There are two separate MSI packages: one for 32-bit systems (x86) and one for 64-bit systems (x64).
Attack Surface Analyzer can be installed using the downloadable MSI packages or it can be directly copied to a computer for execution. As Attack Surface Analyzer looks for changes in system state, it does not make any changes to the system itself, with the exception of extracting the executable files to disk and adding a shortcut to the Start menu for the graphical wizard. During execution, the tool will create a data directory in %userprofile%\Attack Surface Analyzer, and upon completion of a scan it will compress these files into a Microsoft Cabinet (CAB) file.
Data Collection Via Wizard (Windows 7 and Windows Server 2008 R2)
For installation using the wizard, follow the steps below:
Data Collection Via Command Line (Windows Vista and Windows Server 2008 R1)
You can either analyze the results on the computer you generated your scans from, or copy the CAB files to another computer for analysis.
Attack Surface Analyzer will inspect the contents of these files to identify changes in system state and, if applicable, important security issues that should be investigated. Severity 1 issues are those that the SDL requires to be fixed; Severity 2 issues are those that the SDL recommends to be resolved. If a web browser is installed on the computer performing the analysis, it will automatically load the Attack Surface Analyzer report—an HTML file.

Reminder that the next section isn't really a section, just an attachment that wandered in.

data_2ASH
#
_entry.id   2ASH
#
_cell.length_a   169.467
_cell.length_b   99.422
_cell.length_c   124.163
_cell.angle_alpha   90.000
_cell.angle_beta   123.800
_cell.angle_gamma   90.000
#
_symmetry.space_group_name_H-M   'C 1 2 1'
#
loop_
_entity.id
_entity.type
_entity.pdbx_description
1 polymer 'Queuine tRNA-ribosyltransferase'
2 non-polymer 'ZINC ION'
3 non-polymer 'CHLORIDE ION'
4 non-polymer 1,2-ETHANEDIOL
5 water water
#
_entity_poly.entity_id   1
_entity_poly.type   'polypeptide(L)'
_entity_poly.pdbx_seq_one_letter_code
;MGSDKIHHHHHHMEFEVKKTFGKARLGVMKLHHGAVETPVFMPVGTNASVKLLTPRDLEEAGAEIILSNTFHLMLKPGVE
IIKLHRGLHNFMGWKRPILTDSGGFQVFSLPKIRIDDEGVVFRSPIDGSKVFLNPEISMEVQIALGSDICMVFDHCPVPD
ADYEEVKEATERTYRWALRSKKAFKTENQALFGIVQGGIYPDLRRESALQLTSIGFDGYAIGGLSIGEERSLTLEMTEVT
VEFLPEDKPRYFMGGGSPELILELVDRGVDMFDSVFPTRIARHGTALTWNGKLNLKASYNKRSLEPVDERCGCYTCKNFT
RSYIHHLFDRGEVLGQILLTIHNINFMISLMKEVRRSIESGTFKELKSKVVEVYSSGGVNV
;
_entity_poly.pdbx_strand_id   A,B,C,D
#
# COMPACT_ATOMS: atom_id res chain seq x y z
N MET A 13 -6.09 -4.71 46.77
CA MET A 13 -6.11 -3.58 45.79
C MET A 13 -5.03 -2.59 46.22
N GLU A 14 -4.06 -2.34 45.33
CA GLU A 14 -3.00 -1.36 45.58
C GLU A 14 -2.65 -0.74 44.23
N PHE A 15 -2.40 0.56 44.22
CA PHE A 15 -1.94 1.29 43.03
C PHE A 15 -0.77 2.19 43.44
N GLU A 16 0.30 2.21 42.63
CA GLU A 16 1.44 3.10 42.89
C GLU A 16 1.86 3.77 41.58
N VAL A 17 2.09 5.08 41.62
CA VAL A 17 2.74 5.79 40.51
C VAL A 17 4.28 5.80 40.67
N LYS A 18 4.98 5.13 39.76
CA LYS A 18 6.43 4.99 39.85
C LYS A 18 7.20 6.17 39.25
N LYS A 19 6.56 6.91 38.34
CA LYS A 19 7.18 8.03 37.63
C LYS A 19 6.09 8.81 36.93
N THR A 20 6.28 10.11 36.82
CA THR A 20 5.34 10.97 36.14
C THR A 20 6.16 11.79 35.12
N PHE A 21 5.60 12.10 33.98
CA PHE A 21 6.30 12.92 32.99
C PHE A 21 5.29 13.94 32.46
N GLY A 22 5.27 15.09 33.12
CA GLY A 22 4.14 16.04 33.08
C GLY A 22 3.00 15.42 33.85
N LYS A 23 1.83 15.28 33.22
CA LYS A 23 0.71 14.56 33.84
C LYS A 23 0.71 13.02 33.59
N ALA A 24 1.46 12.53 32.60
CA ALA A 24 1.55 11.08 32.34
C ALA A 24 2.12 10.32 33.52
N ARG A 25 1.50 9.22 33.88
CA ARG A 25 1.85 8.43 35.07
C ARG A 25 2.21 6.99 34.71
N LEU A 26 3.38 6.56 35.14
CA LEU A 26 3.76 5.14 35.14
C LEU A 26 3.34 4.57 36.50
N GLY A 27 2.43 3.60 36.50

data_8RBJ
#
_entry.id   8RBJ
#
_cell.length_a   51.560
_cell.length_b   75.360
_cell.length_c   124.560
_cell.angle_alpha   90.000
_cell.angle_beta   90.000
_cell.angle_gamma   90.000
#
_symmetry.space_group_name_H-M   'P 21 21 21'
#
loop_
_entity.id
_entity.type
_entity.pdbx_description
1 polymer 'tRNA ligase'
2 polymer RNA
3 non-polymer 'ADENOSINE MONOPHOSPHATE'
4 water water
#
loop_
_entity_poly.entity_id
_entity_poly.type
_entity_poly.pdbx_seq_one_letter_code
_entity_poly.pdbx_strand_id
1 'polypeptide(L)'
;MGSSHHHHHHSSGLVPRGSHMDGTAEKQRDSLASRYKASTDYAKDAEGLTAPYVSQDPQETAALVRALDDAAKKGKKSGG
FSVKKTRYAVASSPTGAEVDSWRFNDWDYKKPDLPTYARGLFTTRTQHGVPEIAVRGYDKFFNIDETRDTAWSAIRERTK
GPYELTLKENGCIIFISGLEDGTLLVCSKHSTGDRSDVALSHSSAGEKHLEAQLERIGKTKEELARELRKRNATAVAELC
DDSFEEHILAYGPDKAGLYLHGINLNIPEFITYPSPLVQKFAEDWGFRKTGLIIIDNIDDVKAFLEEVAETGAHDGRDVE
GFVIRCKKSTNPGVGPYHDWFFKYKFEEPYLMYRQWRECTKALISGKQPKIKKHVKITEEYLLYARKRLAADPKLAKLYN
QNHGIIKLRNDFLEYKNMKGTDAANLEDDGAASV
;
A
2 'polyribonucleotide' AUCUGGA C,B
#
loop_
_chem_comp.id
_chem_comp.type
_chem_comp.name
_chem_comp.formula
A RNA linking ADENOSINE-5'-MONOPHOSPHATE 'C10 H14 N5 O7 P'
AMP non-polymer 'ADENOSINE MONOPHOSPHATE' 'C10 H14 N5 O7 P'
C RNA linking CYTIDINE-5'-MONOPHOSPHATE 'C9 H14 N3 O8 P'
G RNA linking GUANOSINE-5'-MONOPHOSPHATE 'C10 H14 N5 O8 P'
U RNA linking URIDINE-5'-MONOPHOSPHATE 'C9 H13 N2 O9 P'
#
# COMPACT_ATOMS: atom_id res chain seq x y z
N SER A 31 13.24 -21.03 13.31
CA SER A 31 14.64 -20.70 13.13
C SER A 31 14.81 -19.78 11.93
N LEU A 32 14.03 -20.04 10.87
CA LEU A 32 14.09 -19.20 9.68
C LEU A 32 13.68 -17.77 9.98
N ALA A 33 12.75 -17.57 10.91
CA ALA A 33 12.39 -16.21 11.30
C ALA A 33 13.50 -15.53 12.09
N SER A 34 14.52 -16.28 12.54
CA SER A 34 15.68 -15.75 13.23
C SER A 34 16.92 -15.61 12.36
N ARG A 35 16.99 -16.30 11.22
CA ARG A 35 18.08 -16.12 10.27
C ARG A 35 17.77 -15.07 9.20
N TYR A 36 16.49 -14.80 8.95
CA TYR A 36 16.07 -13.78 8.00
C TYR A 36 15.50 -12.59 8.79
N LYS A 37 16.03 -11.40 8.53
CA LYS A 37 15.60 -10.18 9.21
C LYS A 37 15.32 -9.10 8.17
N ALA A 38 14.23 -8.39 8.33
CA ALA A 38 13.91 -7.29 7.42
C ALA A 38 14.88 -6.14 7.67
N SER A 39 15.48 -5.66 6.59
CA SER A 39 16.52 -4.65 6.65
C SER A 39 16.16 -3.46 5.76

The report includes built-in help using the “Explain…” link in each section heading.
Review the report to ensure the changes are the minimum required for your product to function and are consistent with your threat risk model.
After addressing issues generated from the tool, you should repeat the scanning process on a clean installation of Windows (i.e., without the artifacts of your previous installation) and re-analyze the results. We have found this approach more reliable and accurate than product uninstall and reinstalls.
As the process may need to be repeated a number of times, we recommend using a virtual machine with "undo disks", “differencing disks” or the ability to revert to a prior virtual machine snapshot/ configuration to perform your Attack Surface assessments. You can download Microsoft Hyper-V Server 2008 R2 or Microsoft Virtual PC 2007 free of charge to assist with testing.
About the Author
Solomon Lukie is a program manager in the Trustworthy Computing Security group at Microsoft focused on building tools and automation to find security vulnerabilities. He provides thought leadership and internal consulting on attack surface analysis and reduction across a number of Microsoft product groups as part of the Security Development Lifecycle.
Solomon joined Microsoft in 2008 with more than 10 years of experience in architecting secure solutions based on Microsoft technologies in both the private sector and classified government environments. In his free time, Solomon enjoys studying Asian languages and traveling the world to visit family and friends.